I’m not entirely sure about that, but it does sound pretty right, because I think you’d have some kind of contract to fulfill with reserves, which might go past your graduation date. That’s not to say it wouldn’t be a good time though! But going officer would be like starting all over practically.
Try to find a resource on being commissioned officer that you could talk to about it. Navy officer recruiting office? I know there’s programs like NROTC and what not that prep you for being an officer. I’d say a good next step would be looking into your other options.
I never worked with a Navy reservist. They simply didn’t exist in the Navy Nuke community. In my experience it’s almost like they weren’t really the Navy. Because you join the Navy to get on a boat and go to sea! That doesn’t seem like reservists’ goal in signing up but it was mine and it was AWESOME.
"…stories about female veterans are nearly absent from our culture. It’s not that their stories are poorly told. It’s that their stories are simply not told in our literature, film and popular culture."
We should all be working on changing this! Write your story, tell your story, BE HEARD!
Just heard an account from an acquaintance of mind whose son is wanting to join the US Navy and thought I’d share it with you guys. He wanted my input because I’d been through something kinda similar, in that I and his son were both dual citizens when we were looking into enlisting. So the son (24) recently went to the Navy recruiters office, interested in meteorology, which I gotta say does sound like a pretty cool field. He got a 78 on the asvab (cute, I got a 96) and they told him he pretty much qualified for anything. He passed his medical exam and everything seemed to be cool, then they just offered him like aviation mechanic or something. That’s it. He didn’t like that so much and their response was ‘we can’t trust you because you’re a dual citizen, so you wouldn’t get anything with a clearance.’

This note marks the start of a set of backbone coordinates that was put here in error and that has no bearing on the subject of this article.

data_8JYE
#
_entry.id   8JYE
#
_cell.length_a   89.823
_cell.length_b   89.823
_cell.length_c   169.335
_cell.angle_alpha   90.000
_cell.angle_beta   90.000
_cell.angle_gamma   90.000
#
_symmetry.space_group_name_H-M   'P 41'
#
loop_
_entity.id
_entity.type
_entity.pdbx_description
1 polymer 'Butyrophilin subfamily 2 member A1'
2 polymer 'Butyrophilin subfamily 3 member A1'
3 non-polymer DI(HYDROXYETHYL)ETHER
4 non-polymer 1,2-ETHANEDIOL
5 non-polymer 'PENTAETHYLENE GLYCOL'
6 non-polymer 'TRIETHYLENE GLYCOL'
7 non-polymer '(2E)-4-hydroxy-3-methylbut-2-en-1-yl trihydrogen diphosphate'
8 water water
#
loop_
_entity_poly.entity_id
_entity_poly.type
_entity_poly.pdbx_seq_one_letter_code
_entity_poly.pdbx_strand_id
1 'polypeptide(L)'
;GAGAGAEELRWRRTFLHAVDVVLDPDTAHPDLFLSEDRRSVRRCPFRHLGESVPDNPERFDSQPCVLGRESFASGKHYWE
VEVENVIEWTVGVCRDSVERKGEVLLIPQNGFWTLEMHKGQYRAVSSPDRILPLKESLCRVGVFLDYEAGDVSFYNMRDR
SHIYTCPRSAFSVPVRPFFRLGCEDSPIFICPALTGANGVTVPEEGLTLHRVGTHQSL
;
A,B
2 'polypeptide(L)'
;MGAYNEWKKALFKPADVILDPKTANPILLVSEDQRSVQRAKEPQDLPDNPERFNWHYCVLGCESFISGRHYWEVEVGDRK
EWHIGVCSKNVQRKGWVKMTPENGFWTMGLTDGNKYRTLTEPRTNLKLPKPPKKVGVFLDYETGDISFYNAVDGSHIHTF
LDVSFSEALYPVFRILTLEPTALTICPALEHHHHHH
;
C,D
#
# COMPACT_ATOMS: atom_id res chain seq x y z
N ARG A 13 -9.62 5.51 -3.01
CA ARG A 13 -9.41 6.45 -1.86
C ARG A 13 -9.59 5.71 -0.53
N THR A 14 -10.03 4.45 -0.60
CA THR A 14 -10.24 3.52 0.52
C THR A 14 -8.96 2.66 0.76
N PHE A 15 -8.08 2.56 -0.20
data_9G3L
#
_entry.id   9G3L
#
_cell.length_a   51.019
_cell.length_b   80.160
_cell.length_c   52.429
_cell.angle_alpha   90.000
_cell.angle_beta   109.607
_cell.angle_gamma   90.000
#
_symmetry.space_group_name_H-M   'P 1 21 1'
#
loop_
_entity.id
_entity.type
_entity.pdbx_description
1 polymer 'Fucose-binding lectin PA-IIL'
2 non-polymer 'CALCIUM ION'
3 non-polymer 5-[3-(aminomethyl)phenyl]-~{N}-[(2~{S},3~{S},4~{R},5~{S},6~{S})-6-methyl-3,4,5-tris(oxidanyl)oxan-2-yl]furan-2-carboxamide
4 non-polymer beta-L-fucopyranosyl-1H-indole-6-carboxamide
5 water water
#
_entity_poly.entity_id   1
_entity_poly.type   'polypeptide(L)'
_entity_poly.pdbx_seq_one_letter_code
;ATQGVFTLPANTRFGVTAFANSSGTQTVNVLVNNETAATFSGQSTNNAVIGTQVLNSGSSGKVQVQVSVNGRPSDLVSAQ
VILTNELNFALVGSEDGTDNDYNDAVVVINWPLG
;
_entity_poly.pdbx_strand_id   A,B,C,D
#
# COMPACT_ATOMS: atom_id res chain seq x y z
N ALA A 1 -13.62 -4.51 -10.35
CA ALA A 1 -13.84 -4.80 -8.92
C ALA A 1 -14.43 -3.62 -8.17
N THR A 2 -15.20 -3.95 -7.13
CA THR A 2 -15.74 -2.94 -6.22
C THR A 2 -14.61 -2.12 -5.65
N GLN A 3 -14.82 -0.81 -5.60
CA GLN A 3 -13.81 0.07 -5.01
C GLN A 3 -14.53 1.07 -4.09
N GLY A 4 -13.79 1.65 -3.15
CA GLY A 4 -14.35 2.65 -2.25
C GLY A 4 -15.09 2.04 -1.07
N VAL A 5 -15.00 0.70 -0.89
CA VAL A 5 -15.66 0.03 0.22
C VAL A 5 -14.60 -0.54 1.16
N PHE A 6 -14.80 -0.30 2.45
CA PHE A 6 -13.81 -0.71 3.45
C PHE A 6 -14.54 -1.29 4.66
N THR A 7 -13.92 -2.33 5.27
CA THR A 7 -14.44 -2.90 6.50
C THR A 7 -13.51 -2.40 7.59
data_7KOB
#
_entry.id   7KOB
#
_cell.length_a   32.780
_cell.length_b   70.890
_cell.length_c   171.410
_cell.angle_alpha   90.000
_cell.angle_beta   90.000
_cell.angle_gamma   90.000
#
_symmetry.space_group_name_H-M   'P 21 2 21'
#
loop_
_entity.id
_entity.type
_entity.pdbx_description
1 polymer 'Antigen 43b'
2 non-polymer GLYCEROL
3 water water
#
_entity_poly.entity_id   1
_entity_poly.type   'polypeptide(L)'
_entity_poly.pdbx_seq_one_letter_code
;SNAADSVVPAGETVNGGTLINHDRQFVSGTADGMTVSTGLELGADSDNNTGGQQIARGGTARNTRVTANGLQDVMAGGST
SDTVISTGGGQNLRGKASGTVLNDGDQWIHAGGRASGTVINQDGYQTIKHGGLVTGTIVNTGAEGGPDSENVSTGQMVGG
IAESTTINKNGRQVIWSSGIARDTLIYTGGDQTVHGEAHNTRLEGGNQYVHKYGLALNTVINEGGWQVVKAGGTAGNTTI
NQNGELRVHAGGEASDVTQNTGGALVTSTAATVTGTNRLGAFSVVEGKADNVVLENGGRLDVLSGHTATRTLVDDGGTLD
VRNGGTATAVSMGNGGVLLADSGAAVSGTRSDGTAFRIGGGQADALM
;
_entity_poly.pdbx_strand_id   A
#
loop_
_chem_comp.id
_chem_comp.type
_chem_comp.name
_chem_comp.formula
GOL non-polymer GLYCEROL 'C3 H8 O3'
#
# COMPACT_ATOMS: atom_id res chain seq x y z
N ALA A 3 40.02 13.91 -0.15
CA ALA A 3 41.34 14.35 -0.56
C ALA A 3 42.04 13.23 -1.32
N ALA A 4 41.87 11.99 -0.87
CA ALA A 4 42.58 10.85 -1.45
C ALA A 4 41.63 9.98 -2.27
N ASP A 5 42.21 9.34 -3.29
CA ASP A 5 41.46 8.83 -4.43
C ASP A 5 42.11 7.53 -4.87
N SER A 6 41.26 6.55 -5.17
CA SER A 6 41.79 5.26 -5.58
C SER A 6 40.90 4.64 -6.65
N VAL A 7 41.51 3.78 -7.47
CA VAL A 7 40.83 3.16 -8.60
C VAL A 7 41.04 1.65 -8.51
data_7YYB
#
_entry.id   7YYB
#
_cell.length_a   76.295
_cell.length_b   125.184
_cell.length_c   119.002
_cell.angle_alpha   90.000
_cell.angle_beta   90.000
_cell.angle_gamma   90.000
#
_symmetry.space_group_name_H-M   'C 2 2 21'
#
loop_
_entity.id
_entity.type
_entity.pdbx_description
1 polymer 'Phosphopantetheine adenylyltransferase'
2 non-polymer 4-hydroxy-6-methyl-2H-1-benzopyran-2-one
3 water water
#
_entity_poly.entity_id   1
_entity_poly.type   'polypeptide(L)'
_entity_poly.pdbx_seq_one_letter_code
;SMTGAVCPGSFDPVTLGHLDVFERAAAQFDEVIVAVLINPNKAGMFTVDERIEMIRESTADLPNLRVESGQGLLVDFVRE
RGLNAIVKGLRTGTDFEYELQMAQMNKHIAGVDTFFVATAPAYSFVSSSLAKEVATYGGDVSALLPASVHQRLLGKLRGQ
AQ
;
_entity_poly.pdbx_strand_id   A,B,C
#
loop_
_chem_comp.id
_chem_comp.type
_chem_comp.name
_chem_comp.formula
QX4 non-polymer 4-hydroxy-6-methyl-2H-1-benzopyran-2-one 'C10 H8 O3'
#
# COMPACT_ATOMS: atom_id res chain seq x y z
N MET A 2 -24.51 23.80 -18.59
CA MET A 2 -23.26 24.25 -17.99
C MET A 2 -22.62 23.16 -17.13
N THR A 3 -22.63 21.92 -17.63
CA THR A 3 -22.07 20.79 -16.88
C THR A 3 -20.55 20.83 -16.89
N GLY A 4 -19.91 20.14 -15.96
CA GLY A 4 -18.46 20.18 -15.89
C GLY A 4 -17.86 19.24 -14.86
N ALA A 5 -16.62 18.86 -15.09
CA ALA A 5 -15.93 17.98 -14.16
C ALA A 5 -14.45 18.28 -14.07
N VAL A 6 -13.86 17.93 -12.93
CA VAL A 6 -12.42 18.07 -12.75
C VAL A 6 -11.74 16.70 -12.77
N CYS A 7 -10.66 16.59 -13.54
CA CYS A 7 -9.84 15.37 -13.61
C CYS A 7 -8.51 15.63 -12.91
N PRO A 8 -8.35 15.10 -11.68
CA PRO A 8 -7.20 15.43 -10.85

Yeah because New Zealand’s been so damn shifty, over there with its hobbits and gorgeous nature and shit. Bet they’re just dying to know what American weather is doing! And they bullied the hell out of him trying to get him to just sign the contract! Yeah so he left, and now he needs to decide what he wants to do. He might do the NZ military actually, if they have something that goes along with his interests.
When I went in to the recruiters office in 2000, I never made it a secret I was a dual citizen with Australia. No one ever even implied it would be an issue. They just wanted me to sign something. And I did. Still never made it a secret, got halfway through boot camp, was feeling quite proud of my accomplishments there and then they told me I had to renounce my Australian citizenship to get the clearance to become a nuke. Honestly, I hardly thought about it, I’d already put in so much effort, and I did want to try being a nuke, so my dad looked into it from Massachusetts, sent the forms to me in Illinois, I signed them and mailed them to the Australian Embassy in DC, and then made sure it was in my Navy file.